Face of the people: Radical populism rises to the forefront of national politics

by Saloni Shah and Arya Maheshwari

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Some of the world’s largest democracies are being led by currently conservatives from Italy, with Deputy Prime Minister Matteo Salvini, to India, with Prime Minister Narendra Modi, to the United Kingdom, given the conservative support for the Brexit decision.

Yet there is a movement sweeping the globe that is not simply based on the strength of policymakers with conservative-leaning views. Instead, this global sensation is marked by a distinctly new style of politics which happens to be employed via the far-right platform: radical populism and nationalism, as seen in Italy’s Salvini, Greece’s Golden Dawn, and even President Trump.

“The contest between liberalism and conservatism within a democratic framework is a healthy give and take, so [instead] what seems to be raising [a] question is the specter of authoritarianism, which is even beyond conservatism,” upper school history teacher Byron Stevens said. “It’s a radical populism, that gives rise to potentially a dictatorship or authoritarians, and that can come from the right or the left.”

Oct. 28 2018 saw another far-right candidate win the election in Latin America’s largest country – Brazil. The win of Jair Bolsonaro, a former army captain, is another victory in the wave of resurgence across the globe of conservative candidates sweeping into power.

Bolsonaro won the election with 58 million votes by promising to overhaul the Brazilian economy under recession which is burdened with high unemployment rates, corruption, and high crime rates.

Also known as the “Trump of the Tropics,” Bolsonaro is a vocal supporter of President Trump and some of the similarities between the two are strikingly evident. Bolsonaro, like Trump, is a man of controversy, advocating radical change and openly insulting gays, women, and blacks. He openly favors investment in military and relaxed gun laws, he is against environmental protection and abortion policies, and he is an open critic of LGBTQ communities.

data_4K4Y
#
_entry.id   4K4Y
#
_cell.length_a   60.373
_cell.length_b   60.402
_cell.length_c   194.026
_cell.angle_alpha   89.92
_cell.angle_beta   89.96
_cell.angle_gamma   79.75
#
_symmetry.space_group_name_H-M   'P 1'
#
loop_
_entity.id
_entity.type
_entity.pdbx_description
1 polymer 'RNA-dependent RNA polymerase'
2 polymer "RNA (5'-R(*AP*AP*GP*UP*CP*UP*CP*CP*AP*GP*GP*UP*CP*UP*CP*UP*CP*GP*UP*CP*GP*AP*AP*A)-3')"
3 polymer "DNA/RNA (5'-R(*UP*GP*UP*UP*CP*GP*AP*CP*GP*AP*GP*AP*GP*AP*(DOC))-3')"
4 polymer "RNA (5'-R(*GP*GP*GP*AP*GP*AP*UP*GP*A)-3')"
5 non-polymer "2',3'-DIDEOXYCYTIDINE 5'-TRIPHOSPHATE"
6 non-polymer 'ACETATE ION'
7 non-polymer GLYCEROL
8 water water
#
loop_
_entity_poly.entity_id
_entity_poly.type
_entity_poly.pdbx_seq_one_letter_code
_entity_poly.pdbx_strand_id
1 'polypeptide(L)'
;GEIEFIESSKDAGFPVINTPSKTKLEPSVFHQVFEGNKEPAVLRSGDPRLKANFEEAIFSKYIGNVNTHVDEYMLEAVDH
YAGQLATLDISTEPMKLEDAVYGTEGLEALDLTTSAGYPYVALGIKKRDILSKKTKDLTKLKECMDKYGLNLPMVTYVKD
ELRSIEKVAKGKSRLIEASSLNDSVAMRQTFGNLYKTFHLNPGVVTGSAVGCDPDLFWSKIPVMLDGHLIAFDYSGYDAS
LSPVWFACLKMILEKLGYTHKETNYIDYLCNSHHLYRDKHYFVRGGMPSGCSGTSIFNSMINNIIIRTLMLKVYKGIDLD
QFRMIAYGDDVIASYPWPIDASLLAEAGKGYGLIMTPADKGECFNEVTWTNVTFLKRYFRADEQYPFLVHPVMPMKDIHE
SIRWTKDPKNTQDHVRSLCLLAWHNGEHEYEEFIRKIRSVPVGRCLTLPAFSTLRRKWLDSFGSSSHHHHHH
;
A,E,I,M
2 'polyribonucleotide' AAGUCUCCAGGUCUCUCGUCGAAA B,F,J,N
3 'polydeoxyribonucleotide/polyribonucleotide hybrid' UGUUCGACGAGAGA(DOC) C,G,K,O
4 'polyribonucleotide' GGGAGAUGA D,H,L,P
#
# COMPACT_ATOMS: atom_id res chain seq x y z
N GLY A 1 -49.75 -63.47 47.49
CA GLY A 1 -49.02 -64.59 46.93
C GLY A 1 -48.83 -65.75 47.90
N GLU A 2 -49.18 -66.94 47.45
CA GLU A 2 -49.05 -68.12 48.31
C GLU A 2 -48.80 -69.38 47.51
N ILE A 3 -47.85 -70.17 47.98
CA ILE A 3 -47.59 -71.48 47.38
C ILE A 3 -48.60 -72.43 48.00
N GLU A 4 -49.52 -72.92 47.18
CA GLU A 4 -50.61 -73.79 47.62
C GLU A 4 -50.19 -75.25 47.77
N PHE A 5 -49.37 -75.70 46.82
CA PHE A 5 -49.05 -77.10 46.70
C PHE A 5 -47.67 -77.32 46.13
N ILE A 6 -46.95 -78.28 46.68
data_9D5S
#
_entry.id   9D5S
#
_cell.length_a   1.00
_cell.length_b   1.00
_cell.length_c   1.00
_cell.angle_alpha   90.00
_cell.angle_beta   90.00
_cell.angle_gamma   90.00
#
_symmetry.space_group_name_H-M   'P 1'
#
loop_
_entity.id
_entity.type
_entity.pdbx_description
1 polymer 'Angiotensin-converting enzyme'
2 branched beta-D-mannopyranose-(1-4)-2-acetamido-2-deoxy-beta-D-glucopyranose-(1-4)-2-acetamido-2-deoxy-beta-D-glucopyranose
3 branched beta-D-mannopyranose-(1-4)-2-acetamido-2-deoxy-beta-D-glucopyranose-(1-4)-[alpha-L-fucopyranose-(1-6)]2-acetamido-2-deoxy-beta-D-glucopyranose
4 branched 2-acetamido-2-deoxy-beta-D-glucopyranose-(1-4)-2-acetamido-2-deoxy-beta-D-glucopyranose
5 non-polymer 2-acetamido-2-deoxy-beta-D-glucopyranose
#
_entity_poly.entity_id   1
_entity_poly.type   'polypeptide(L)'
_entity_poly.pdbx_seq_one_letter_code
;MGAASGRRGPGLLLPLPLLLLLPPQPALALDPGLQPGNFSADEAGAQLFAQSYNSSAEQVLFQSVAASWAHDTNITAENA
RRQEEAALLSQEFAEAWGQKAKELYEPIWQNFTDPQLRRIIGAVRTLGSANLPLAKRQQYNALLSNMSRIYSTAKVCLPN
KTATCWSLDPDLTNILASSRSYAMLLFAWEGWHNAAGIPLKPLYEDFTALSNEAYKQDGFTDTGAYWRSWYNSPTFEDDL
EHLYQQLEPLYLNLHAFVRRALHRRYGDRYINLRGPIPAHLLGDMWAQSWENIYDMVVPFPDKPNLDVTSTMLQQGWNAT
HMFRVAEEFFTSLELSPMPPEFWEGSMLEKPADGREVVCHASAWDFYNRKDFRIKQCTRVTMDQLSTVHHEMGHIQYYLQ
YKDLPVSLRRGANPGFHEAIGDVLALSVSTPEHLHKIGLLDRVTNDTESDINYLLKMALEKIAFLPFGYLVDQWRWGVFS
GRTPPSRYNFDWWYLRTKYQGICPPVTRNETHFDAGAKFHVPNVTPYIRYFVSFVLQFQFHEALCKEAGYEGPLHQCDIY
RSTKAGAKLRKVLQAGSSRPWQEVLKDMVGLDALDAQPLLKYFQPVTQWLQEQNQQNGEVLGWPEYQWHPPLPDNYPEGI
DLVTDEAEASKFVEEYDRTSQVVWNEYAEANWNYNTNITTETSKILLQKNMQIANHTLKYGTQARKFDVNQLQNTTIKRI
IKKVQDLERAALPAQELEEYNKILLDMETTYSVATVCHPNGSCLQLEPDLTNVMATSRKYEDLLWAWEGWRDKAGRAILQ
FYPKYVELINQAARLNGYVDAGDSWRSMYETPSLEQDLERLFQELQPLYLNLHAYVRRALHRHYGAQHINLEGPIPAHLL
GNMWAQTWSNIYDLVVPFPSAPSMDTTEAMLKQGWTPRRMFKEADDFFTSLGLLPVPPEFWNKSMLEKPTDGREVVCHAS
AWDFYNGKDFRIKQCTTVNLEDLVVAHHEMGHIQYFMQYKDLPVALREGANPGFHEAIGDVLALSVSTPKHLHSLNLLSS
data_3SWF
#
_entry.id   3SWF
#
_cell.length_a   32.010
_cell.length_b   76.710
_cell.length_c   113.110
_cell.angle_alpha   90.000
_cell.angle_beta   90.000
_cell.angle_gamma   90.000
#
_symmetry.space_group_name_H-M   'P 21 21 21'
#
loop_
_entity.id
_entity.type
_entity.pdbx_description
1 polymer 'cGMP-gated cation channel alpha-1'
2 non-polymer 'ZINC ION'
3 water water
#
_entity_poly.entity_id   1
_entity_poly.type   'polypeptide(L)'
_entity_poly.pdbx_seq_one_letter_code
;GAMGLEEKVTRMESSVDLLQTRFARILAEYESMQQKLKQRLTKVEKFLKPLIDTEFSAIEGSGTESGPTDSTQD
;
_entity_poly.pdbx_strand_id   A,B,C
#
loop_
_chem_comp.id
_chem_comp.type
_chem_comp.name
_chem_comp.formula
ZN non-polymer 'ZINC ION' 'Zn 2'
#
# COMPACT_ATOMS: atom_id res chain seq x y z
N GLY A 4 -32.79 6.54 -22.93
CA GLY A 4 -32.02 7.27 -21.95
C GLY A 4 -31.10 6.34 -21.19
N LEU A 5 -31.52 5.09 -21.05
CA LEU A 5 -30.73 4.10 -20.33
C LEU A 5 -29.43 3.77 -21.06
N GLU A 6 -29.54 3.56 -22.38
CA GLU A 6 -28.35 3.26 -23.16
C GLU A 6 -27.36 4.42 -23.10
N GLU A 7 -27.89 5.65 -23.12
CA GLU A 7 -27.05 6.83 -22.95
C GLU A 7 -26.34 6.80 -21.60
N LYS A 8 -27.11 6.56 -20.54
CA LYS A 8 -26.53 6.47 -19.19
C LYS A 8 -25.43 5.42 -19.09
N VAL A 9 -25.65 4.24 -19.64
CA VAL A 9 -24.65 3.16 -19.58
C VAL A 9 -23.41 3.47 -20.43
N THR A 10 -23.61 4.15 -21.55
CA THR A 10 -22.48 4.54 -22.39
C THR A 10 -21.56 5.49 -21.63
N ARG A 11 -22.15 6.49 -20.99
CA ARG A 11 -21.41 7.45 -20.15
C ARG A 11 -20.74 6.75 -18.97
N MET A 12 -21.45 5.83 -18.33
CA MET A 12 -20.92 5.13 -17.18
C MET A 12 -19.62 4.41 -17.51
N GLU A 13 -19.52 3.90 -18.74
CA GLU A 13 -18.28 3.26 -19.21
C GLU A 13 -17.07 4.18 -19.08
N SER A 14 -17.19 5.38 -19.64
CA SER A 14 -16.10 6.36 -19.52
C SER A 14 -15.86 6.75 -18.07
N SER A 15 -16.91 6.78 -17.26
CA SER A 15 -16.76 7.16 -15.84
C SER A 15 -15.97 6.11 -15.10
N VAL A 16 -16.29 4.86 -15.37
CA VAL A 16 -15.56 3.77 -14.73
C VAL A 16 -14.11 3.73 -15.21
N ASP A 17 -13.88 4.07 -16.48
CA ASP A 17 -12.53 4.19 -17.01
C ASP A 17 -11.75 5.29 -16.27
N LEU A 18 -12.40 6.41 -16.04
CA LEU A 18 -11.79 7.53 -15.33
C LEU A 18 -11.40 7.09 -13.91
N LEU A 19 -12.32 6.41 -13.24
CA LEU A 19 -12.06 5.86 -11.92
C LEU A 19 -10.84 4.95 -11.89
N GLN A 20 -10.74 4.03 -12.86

Two of the main social markers that give rise to far-right policies are popular insecurity and frustration with the current system and who it privileges over others.

“I think it happens because of insecurity: people are nervous for a variety of reasons, … they want a solution that addresses their nervousness or their sense of [distress] about the future,” Stevens said. “People [also] like to win, and if they feel like they are not winning anymore, they want somebody to blame or they want to choose leaders that will get behind ideas they think that will restore them to a state of winning.”

Specific manifestations of these fears include fears of immigrants, frustrations with failing economies, and scapegoating, reflecting a hatred of the other, whether it be the Jews, Muslims, the LGBTQ community, or other minorities.

This sort of populism, a radical extension of conservatism, is rising all over the world, especially in Europe and in Asia. With it comes rampant polarization and division, as the threat of isolationism and ethnic divide increases.

AP Government and Modern International Affairs student Kelly Shen (12) shared her concerns on the rise of radical populism as a deep threat to democracy.

“I definitely think that the increasing authoritarian populism in Europe especially as well as in the US and Brazil is very problematic because these authoritarian leaders often times do not act in the interests of everyone and instead act on their own volition,” she said. “There is lot of xenophobia, there is very little popular say in what happens and increasing negative sentiment.”

This piece was originally published in the pages of The Winged Post on December 6, 2018.